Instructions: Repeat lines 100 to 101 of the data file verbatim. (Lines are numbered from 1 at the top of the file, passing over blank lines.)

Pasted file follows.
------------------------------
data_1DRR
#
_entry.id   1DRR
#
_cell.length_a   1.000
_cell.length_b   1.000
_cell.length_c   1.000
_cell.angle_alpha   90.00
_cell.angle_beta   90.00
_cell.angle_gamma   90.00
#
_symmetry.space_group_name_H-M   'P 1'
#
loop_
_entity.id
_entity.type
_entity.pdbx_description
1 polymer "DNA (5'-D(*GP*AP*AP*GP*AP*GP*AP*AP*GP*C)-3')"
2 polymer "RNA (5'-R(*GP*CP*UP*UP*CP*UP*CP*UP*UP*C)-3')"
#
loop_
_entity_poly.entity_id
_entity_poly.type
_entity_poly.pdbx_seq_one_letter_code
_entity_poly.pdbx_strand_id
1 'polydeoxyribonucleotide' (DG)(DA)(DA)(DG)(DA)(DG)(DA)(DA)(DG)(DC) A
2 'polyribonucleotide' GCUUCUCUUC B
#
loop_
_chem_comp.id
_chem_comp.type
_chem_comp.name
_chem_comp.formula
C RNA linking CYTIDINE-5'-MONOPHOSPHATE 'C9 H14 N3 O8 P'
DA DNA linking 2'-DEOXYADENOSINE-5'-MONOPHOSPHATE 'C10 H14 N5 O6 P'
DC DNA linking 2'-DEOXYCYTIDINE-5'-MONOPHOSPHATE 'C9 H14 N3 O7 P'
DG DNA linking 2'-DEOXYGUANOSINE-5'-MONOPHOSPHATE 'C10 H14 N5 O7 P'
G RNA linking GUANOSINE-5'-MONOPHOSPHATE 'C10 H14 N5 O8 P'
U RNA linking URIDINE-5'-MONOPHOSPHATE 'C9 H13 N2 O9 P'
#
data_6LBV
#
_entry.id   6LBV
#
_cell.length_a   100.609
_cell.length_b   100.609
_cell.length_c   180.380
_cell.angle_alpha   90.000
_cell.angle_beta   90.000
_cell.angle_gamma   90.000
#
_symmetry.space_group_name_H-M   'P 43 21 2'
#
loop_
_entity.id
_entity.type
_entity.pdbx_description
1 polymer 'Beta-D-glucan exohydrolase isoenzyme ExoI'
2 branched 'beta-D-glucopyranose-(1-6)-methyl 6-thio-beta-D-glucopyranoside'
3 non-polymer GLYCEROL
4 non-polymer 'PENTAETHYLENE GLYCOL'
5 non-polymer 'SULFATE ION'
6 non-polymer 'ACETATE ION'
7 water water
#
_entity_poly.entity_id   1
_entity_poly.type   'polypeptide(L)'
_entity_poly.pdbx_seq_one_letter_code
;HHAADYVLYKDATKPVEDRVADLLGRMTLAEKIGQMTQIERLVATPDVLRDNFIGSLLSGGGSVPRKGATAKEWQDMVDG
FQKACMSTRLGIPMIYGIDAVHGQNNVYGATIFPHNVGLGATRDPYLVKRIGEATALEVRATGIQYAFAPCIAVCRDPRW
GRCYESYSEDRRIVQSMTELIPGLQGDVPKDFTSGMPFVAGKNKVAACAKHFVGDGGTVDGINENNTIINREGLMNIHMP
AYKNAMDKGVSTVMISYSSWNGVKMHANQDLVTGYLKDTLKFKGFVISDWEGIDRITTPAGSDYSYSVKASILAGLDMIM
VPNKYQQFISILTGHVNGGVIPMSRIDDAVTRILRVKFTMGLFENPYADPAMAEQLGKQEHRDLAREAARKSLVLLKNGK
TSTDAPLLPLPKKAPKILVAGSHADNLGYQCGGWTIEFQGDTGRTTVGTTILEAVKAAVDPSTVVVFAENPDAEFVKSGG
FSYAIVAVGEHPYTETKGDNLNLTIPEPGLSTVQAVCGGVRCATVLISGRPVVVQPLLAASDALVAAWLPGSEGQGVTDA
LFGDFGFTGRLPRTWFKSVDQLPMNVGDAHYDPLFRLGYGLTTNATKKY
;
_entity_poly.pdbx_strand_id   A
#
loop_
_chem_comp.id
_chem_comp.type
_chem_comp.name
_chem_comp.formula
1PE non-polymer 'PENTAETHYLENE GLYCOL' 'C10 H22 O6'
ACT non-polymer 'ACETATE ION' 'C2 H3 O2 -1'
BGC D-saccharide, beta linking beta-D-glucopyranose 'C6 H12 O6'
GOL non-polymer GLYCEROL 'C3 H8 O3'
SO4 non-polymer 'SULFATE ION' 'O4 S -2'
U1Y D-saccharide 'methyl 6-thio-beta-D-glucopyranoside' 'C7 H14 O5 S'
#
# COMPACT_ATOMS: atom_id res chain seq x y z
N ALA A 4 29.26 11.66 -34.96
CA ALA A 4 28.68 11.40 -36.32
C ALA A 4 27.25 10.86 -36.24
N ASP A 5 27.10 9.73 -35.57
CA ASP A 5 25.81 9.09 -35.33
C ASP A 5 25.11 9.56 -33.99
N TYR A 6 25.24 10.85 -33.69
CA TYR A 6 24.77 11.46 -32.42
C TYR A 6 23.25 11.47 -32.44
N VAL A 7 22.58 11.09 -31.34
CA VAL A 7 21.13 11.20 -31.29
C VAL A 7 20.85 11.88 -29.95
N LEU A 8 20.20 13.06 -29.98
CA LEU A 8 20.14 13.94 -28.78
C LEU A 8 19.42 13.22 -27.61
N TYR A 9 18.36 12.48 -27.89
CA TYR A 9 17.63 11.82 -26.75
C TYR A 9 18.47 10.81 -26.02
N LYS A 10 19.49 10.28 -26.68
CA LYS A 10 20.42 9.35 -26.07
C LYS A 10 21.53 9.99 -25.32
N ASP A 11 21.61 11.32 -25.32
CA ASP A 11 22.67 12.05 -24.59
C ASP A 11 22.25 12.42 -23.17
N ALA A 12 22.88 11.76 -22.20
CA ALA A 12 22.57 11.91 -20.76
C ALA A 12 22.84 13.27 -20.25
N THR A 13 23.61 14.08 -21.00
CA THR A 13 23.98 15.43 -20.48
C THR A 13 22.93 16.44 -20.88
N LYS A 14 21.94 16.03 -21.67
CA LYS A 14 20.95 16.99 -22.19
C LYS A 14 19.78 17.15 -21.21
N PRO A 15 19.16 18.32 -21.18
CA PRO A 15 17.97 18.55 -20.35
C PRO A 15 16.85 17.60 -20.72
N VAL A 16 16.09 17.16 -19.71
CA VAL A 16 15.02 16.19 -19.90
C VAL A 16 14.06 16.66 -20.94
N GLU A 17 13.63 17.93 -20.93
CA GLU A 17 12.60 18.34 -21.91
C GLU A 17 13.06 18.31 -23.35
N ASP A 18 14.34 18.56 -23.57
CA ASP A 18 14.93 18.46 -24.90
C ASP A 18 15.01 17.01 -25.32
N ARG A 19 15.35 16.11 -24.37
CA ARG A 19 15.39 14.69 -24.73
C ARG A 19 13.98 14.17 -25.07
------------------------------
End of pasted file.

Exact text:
CA TYR A 6 24.77 11.46 -32.42
C TYR A 6 23.25 11.47 -32.44